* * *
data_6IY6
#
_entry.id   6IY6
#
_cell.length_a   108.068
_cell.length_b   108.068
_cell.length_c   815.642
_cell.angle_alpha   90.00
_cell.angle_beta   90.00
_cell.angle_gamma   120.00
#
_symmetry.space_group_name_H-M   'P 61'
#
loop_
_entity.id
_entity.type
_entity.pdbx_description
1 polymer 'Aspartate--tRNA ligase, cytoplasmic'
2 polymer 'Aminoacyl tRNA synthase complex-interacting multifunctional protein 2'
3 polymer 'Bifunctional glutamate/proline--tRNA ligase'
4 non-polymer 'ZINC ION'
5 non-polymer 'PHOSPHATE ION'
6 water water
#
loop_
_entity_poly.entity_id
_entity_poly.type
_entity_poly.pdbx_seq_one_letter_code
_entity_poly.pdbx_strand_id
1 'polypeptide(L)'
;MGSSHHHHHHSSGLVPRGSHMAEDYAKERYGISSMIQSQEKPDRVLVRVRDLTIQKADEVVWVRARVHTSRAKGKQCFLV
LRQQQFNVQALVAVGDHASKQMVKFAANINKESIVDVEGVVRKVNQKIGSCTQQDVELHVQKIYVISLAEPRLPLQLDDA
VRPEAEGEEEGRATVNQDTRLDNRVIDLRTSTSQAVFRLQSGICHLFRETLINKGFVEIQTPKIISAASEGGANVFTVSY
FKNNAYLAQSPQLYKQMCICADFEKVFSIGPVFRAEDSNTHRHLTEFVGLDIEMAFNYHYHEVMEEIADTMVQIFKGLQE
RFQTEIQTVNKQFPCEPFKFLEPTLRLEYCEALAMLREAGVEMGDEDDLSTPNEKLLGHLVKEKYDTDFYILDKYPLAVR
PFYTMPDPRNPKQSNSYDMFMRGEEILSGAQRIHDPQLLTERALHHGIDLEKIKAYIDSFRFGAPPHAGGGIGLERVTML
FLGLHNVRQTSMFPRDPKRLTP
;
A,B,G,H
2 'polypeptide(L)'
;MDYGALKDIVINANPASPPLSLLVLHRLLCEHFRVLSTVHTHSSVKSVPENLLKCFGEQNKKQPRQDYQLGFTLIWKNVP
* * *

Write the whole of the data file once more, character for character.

data_6IY6
#
_entry.id   6IY6
#
_cell.length_a   108.068
_cell.length_b   108.068
_cell.length_c   815.642
_cell.angle_alpha   90.00
_cell.angle_beta   90.00
_cell.angle_gamma   120.00
#
_symmetry.space_group_name_H-M   'P 61'
#
loop_
_entity.id
_entity.type
_entity.pdbx_description
1 polymer 'Aspartate--tRNA ligase, cytoplasmic'
2 polymer 'Aminoacyl tRNA synthase complex-interacting multifunctional protein 2'
3 polymer 'Bifunctional glutamate/proline--tRNA ligase'
4 non-polymer 'ZINC ION'
5 non-polymer 'PHOSPHATE ION'
6 water water
#
loop_
_entity_poly.entity_id
_entity_poly.type
_entity_poly.pdbx_seq_one_letter_code
_entity_poly.pdbx_strand_id
1 'polypeptide(L)'
;MGSSHHHHHHSSGLVPRGSHMAEDYAKERYGISSMIQSQEKPDRVLVRVRDLTIQKADEVVWVRARVHTSRAKGKQCFLV
LRQQQFNVQALVAVGDHASKQMVKFAANINKESIVDVEGVVRKVNQKIGSCTQQDVELHVQKIYVISLAEPRLPLQLDDA
VRPEAEGEEEGRATVNQDTRLDNRVIDLRTSTSQAVFRLQSGICHLFRETLINKGFVEIQTPKIISAASEGGANVFTVSY
FKNNAYLAQSPQLYKQMCICADFEKVFSIGPVFRAEDSNTHRHLTEFVGLDIEMAFNYHYHEVMEEIADTMVQIFKGLQE
RFQTEIQTVNKQFPCEPFKFLEPTLRLEYCEALAMLREAGVEMGDEDDLSTPNEKLLGHLVKEKYDTDFYILDKYPLAVR
PFYTMPDPRNPKQSNSYDMFMRGEEILSGAQRIHDPQLLTERALHHGIDLEKIKAYIDSFRFGAPPHAGGGIGLERVTML
FLGLHNVRQTSMFPRDPKRLTP
;
A,B,G,H
2 'polypeptide(L)'
;MDYGALKDIVINANPASPPLSLLVLHRLLCEHFRVLSTVHTHSSVKSVPENLLKCFGEQNKKQPRQDYQLGFTLIWKNVP